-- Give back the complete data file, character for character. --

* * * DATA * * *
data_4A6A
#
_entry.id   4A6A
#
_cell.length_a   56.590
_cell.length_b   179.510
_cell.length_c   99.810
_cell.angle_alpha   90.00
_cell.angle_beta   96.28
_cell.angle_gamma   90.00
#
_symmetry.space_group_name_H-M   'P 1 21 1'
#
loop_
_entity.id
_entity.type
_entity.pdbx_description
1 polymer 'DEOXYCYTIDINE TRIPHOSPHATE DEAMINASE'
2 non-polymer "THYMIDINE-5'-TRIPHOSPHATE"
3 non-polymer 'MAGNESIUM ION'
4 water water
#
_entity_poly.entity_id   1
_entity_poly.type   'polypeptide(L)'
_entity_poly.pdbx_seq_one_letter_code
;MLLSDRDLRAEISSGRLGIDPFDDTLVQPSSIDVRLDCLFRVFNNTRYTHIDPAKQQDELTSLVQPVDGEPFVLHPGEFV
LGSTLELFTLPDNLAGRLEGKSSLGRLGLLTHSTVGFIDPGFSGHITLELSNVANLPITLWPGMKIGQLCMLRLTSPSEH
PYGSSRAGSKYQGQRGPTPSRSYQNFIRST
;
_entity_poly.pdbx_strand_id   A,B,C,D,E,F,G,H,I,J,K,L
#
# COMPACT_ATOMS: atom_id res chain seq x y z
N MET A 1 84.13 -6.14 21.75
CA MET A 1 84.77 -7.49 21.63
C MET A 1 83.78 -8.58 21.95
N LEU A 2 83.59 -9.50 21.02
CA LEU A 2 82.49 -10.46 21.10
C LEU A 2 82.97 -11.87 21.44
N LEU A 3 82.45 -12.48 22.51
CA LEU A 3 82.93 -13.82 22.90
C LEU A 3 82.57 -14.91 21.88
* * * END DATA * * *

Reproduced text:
data_4A6A
#
_entry.id   4A6A
#
_cell.length_a   56.590
_cell.length_b   179.510
_cell.length_c   99.810
_cell.angle_alpha   90.00
_cell.angle_beta   96.28
_cell.angle_gamma   90.00
#
_symmetry.space_group_name_H-M   'P 1 21 1'
#
loop_
_entity.id
_entity.type
_entity.pdbx_description
1 polymer 'DEOXYCYTIDINE TRIPHOSPHATE DEAMINASE'
2 non-polymer "THYMIDINE-5'-TRIPHOSPHATE"
3 non-polymer 'MAGNESIUM ION'
4 water water
#
_entity_poly.entity_id   1
_entity_poly.type   'polypeptide(L)'
_entity_poly.pdbx_seq_one_letter_code
;MLLSDRDLRAEISSGRLGIDPFDDTLVQPSSIDVRLDCLFRVFNNTRYTHIDPAKQQDELTSLVQPVDGEPFVLHPGEFV
LGSTLELFTLPDNLAGRLEGKSSLGRLGLLTHSTVGFIDPGFSGHITLELSNVANLPITLWPGMKIGQLCMLRLTSPSEH
PYGSSRAGSKYQGQRGPTPSRSYQNFIRST
;
_entity_poly.pdbx_strand_id   A,B,C,D,E,F,G,H,I,J,K,L
#
# COMPACT_ATOMS: atom_id res chain seq x y z
N MET A 1 84.13 -6.14 21.75
CA MET A 1 84.77 -7.49 21.63
C MET A 1 83.78 -8.58 21.95
N LEU A 2 83.59 -9.50 21.02
CA LEU A 2 82.49 -10.46 21.10
C LEU A 2 82.97 -11.87 21.44
N LEU A 3 82.45 -12.48 22.51
CA LEU A 3 82.93 -13.82 22.90
C LEU A 3 82.57 -14.91 21.88